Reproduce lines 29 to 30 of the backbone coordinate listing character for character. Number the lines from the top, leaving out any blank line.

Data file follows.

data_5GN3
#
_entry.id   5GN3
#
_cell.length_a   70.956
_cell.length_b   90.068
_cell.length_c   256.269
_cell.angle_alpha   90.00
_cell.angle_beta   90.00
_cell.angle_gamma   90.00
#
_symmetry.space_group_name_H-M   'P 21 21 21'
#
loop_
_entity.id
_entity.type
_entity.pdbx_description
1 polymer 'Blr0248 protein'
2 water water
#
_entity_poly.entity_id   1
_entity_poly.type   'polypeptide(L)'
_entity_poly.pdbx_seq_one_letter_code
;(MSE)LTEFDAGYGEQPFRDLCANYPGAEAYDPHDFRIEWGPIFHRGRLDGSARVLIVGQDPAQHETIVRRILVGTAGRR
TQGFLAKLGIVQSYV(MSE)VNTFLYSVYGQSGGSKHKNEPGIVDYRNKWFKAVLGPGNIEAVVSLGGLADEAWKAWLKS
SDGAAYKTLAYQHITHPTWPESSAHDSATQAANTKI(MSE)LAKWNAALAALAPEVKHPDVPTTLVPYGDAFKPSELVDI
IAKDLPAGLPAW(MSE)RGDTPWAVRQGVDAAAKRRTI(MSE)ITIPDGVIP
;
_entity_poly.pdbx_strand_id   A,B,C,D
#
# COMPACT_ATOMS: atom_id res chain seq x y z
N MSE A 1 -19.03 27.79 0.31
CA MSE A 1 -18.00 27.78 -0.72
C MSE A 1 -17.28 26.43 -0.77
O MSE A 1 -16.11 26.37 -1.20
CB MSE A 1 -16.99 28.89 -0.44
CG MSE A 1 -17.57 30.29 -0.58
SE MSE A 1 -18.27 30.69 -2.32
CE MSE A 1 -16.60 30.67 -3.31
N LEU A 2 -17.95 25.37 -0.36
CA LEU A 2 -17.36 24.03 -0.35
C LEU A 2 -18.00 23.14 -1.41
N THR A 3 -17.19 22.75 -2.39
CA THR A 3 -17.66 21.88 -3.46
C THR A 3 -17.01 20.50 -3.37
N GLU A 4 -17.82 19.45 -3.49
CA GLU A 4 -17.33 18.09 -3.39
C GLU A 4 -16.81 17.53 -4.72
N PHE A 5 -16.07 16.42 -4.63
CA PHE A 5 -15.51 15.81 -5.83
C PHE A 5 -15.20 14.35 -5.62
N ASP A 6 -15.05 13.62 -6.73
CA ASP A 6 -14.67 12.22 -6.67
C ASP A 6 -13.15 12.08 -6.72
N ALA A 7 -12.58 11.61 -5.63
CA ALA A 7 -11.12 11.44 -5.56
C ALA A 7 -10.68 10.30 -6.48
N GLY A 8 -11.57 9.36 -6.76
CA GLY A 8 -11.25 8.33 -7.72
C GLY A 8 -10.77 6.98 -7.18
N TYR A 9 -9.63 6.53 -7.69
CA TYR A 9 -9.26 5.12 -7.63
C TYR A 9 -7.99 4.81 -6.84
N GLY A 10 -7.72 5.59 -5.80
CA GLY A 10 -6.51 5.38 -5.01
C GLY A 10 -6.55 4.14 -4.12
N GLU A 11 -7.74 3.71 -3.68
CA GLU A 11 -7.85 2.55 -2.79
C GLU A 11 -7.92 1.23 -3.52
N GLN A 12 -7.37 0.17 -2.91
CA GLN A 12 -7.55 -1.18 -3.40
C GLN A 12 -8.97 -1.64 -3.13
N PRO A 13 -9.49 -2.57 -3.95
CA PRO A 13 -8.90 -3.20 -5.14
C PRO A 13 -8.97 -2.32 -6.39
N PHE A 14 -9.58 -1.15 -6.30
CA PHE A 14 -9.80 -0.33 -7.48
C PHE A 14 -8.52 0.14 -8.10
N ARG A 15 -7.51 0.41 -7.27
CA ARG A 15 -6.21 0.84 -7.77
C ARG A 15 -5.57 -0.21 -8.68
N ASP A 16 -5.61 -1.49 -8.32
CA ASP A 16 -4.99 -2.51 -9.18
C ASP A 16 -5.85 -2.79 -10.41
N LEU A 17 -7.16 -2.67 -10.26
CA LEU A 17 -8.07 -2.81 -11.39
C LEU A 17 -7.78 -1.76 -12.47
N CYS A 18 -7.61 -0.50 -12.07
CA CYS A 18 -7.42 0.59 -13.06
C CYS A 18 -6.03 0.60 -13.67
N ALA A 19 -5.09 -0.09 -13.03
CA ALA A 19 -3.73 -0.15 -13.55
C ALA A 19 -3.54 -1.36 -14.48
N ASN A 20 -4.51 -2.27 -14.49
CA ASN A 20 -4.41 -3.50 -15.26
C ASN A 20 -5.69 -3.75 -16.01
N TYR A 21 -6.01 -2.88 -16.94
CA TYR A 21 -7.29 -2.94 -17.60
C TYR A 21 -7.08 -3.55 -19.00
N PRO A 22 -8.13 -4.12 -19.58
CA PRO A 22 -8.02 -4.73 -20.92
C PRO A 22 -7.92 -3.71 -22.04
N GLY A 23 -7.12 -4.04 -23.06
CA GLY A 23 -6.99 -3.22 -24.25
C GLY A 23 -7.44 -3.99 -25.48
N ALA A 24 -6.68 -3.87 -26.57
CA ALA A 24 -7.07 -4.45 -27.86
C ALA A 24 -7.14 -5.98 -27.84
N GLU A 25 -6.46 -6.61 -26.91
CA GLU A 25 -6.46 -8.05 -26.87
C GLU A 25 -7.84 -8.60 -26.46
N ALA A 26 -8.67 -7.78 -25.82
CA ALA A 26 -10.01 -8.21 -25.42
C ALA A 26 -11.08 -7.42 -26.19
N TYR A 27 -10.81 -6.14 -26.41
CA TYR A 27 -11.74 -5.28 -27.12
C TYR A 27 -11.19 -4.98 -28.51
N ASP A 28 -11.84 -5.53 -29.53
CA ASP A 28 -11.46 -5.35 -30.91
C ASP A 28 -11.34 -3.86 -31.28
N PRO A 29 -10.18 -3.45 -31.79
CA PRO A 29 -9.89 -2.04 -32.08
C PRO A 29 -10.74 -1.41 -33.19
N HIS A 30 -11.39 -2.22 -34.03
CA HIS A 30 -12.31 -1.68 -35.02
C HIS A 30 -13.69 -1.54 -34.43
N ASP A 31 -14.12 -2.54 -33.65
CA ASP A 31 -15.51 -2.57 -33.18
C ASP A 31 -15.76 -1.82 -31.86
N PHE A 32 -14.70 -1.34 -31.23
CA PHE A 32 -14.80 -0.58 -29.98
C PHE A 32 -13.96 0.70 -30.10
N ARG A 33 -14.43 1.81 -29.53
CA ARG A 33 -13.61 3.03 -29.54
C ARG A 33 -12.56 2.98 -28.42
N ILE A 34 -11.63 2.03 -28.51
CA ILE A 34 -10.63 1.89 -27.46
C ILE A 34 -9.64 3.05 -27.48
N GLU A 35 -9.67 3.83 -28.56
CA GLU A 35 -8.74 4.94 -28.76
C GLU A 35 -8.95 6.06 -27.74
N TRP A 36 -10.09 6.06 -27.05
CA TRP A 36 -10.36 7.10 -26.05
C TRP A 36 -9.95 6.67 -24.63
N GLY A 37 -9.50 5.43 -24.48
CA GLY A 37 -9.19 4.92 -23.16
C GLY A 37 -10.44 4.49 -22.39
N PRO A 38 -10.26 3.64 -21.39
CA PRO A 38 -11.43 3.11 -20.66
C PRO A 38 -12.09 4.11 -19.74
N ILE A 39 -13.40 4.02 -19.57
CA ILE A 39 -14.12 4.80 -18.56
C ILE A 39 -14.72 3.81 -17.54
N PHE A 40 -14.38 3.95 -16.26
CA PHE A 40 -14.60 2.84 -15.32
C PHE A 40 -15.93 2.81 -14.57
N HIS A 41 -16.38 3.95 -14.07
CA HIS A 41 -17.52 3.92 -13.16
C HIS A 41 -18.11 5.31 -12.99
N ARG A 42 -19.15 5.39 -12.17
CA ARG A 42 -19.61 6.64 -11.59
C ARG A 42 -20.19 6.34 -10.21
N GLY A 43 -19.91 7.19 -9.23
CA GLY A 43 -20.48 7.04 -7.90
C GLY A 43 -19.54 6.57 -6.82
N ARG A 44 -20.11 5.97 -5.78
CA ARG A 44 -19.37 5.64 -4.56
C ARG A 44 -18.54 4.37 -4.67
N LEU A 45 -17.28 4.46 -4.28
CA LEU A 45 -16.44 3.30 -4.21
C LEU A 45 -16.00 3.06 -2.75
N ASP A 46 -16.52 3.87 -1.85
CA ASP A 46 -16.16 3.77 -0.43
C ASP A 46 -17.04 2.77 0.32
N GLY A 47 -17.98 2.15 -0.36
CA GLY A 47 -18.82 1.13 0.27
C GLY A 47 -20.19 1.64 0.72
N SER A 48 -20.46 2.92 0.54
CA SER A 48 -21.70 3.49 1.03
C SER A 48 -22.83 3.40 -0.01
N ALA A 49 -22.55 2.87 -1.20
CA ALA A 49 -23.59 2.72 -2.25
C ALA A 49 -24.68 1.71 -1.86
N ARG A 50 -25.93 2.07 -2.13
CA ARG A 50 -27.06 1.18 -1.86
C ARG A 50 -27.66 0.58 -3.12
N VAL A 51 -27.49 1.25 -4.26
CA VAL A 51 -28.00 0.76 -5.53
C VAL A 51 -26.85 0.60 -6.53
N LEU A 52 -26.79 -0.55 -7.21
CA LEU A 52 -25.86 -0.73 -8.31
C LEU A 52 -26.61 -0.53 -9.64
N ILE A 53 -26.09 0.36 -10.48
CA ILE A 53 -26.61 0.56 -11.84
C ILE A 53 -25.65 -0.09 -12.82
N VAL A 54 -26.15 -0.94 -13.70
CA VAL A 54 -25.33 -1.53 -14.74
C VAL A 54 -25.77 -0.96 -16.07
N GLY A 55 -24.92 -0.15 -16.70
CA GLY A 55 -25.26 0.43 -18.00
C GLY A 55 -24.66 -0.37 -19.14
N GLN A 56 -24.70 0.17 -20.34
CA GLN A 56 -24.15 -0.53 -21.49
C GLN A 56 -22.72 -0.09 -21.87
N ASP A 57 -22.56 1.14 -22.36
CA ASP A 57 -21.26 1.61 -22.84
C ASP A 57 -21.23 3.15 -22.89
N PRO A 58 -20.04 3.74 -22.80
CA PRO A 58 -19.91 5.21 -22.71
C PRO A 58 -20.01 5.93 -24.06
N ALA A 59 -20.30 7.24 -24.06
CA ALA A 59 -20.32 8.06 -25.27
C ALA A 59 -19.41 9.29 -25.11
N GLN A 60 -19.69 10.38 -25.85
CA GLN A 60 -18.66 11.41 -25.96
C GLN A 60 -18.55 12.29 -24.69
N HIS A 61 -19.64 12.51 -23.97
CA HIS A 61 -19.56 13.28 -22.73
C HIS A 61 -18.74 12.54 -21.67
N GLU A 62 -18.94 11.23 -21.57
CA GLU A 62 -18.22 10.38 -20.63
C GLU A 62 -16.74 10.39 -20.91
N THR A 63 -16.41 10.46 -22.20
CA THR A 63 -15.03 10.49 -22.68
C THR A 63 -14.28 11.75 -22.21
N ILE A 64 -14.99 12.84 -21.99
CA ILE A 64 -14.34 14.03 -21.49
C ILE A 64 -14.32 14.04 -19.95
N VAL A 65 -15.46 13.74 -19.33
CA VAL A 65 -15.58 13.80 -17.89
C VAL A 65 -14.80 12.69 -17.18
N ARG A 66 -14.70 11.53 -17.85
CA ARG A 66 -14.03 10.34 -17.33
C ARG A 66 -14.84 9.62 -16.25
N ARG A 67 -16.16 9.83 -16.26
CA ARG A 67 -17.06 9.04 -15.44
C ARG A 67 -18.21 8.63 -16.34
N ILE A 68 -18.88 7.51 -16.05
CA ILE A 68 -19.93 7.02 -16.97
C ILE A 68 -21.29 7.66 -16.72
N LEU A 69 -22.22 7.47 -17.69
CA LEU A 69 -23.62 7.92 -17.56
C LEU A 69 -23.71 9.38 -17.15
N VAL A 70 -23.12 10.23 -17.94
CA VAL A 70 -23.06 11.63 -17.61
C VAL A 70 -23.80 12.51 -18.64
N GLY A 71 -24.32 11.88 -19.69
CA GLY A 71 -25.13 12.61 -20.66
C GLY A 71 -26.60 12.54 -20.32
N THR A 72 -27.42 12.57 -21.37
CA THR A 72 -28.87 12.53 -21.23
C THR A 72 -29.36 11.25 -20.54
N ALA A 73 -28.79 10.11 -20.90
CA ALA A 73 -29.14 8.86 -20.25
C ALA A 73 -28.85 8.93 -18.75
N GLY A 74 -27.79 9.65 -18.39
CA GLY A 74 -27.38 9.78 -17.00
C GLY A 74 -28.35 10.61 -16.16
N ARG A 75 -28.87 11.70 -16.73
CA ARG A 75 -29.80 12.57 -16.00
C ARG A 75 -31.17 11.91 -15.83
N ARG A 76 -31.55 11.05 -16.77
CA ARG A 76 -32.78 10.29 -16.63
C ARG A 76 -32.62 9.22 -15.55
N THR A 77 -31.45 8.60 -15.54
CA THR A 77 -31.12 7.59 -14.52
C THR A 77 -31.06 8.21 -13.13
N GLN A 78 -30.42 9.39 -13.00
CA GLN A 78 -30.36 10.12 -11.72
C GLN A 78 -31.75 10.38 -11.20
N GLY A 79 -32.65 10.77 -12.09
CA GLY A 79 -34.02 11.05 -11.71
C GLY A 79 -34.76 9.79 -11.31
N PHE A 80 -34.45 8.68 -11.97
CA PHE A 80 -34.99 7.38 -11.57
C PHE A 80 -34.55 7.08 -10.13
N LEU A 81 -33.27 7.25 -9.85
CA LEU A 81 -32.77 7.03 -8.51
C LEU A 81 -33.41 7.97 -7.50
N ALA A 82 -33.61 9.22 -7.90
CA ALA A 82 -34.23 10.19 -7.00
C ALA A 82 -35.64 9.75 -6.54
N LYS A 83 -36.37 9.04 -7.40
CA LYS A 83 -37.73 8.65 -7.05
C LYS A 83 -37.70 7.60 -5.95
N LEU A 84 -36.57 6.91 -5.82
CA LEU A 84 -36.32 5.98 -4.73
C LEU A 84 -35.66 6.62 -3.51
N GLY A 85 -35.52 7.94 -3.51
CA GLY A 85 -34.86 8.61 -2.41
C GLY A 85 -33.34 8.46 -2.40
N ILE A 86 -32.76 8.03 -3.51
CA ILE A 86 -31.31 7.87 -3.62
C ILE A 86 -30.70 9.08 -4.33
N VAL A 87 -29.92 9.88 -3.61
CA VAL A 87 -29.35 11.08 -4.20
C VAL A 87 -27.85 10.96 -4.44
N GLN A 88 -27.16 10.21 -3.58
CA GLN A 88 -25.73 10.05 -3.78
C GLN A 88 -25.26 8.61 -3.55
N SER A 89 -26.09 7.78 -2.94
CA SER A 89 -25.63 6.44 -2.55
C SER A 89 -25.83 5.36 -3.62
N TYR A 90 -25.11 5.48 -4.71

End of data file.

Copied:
_entity_poly.pdbx_strand_id   A,B,C,D
#